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Occupational Health News Roundup

Texas workers face higher workplace fatality risks; Washington state court ruling holds parent company liable for wage violations; rail workers dismayed by union deal that threatens safety; and transgender workers receive new workplace protections.

Not an “accident”: Elbert C. Woods, 45, suffers fatal work-related injury at Cleveland, Ohio company

This week’s snapshot of just one work-related fatality in the U.S. This one occurred on August 21 at Cleveland Track Material in Cleveland, Ohio.

After nearly a decade of hoping state legislators would pass an earned paid sick time law, advocates in Massachusetts decided it was time to put the question to voters. Now, in November, voters will have the chance to help improve the lives of nearly 1 million workers who can’t earn one, single hour of sick leave and are often left to choose between caring for themselves or a loved one, paying the bills or losing a job.

Previous research has documented a link between downturns in the economy and suicide among adults. But how do those downturns ripple throughout families and communities, and in particular, how do massive job losses affect the mental health of teens? A new study has found that, sadly, many teens are not immune to the stress of a struggling economy.

Fatal work injury that killed Erik Deighton, 23, was preventable, MIOSHA cites Colonial Plastics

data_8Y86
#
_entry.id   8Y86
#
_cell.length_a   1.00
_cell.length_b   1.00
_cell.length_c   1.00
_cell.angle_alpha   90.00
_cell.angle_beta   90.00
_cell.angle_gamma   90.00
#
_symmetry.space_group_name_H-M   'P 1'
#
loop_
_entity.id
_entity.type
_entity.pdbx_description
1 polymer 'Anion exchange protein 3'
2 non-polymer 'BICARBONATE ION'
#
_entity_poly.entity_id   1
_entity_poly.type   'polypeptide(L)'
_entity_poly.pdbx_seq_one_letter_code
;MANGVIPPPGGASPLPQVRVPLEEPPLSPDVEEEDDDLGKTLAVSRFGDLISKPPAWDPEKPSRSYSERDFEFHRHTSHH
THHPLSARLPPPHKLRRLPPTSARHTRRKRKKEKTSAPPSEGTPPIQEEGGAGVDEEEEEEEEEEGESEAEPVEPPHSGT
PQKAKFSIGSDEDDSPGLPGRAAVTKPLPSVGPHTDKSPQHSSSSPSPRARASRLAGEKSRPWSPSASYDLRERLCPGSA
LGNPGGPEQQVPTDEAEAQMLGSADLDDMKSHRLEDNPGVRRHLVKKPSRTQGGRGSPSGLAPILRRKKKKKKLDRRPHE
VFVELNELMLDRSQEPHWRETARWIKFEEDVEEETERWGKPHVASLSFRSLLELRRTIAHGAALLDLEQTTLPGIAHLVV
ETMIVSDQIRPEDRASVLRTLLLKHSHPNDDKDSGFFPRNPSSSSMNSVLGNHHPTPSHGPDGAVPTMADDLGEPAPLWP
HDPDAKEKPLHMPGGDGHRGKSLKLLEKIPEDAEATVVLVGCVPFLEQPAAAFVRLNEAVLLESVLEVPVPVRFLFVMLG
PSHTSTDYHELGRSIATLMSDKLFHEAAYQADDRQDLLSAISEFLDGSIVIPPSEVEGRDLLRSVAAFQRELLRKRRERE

Erik Deighton’s work-related death could have been prevented. That’s how I see Michigan OSHA’s findings in the agency’s citations against his employer, Colonial Plastics.

Occupational Health News Roundup

Obama signs order requiring certain contractors to disclose labor violations; judge rules in favor of college athletes; Brooklyn hospital fined for workplace violence; and workers take wage theft to court.

Today, the Centers for Disease Control and Prevention released new data on heat deaths among U.S. workers, underscoring the often-tragic consequences that result when employers fail to take relatively simple and low-cost preventive actions.

Women of the Arxiv

Over at FiveThirtyEight, they have a number-crunching analysis of the number of papers (co)authored by women in the arxiv preprint server, including a breakdown of first-author and last-author papers by women, which are perhaps better indicators of prestige. The key time series graph is here: This shows a steady increase (save for a brief drop…

Worker safety measures make way into new USDA poultry inspection rule

The Labor Department convinced USDA to insert some worker safety measures into its new poultry slaughter inspection regulation. Poultry workers hope the measures are more than just words in the Federal Register notice.

For 17 years, Salvadora Roman deboned chickens on the processing line at Wayne Farms in Decatur, Alabama. Because of the repetitive movement and speed of the processing line, Roman developed a chronic and painful hand injury that affects her ability to do even the most basic household chores. About three years ago, she was fired from the plant for taking time off work to visit a doctor for the injury she sustained on the line.